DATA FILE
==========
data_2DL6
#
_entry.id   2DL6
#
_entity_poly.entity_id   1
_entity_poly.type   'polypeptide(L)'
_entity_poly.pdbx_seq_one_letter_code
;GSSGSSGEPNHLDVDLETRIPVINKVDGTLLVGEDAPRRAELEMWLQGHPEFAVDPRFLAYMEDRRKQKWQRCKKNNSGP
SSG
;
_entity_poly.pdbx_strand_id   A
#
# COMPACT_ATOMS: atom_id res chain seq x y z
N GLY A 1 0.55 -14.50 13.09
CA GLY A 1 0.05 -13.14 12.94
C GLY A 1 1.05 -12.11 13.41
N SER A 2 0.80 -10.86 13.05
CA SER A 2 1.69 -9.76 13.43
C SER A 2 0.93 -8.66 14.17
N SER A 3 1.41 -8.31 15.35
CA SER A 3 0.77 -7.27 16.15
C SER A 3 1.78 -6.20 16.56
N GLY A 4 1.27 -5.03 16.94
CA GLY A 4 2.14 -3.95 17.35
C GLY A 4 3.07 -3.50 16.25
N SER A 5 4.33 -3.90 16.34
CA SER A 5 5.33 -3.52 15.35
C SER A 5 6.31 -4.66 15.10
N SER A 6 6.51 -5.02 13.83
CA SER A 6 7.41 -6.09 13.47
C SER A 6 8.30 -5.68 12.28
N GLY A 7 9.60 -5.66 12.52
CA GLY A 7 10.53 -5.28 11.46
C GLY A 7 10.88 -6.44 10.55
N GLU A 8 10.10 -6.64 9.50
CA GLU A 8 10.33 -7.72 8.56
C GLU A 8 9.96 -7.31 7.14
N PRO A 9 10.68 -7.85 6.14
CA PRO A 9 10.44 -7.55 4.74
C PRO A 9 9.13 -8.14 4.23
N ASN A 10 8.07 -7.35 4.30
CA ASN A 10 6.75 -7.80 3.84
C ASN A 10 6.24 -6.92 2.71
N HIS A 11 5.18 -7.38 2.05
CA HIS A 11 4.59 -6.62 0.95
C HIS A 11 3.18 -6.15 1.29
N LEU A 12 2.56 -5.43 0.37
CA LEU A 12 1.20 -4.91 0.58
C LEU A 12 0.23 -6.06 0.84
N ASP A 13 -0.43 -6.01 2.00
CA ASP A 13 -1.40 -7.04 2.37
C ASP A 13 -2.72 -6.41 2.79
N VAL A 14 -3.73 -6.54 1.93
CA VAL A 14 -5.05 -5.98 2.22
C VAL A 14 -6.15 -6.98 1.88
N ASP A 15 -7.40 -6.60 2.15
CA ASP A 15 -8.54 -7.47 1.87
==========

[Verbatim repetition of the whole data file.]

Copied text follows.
data_2DL6
#
_entry.id   2DL6
#
_entity_poly.entity_id   1
_entity_poly.type   'polypeptide(L)'
_entity_poly.pdbx_seq_one_letter_code
;GSSGSSGEPNHLDVDLETRIPVINKVDGTLLVGEDAPRRAELEMWLQGHPEFAVDPRFLAYMEDRRKQKWQRCKKNNSGP
SSG
;
_entity_poly.pdbx_strand_id   A
#
# COMPACT_ATOMS: atom_id res chain seq x y z
N GLY A 1 0.55 -14.50 13.09
CA GLY A 1 0.05 -13.14 12.94
C GLY A 1 1.05 -12.11 13.41
N SER A 2 0.80 -10.86 13.05
CA SER A 2 1.69 -9.76 13.43
C SER A 2 0.93 -8.66 14.17
N SER A 3 1.41 -8.31 15.35
CA SER A 3 0.77 -7.27 16.15
C SER A 3 1.78 -6.20 16.56
N GLY A 4 1.27 -5.03 16.94
CA GLY A 4 2.14 -3.95 17.35
C GLY A 4 3.07 -3.50 16.25
N SER A 5 4.33 -3.90 16.34
CA SER A 5 5.33 -3.52 15.35
C SER A 5 6.31 -4.66 15.10
N SER A 6 6.51 -5.02 13.83
CA SER A 6 7.41 -6.09 13.47
C SER A 6 8.30 -5.68 12.28
N GLY A 7 9.60 -5.66 12.52
CA GLY A 7 10.53 -5.28 11.46
C GLY A 7 10.88 -6.44 10.55
N GLU A 8 10.10 -6.64 9.50
CA GLU A 8 10.33 -7.72 8.56
C GLU A 8 9.96 -7.31 7.14
N PRO A 9 10.68 -7.85 6.14
CA PRO A 9 10.44 -7.55 4.74
C PRO A 9 9.13 -8.14 4.23
N ASN A 10 8.07 -7.35 4.30
CA ASN A 10 6.75 -7.80 3.84
C ASN A 10 6.24 -6.92 2.71
N HIS A 11 5.18 -7.38 2.05
CA HIS A 11 4.59 -6.62 0.95
C HIS A 11 3.18 -6.15 1.29
N LEU A 12 2.56 -5.43 0.37
CA LEU A 12 1.20 -4.91 0.58
C LEU A 12 0.23 -6.06 0.84
N ASP A 13 -0.43 -6.01 2.00
CA ASP A 13 -1.40 -7.04 2.37
C ASP A 13 -2.72 -6.41 2.79
N VAL A 14 -3.73 -6.54 1.93
CA VAL A 14 -5.05 -5.98 2.22
C VAL A 14 -6.15 -6.98 1.88
N ASP A 15 -7.40 -6.60 2.15
CA ASP A 15 -8.54 -7.47 1.87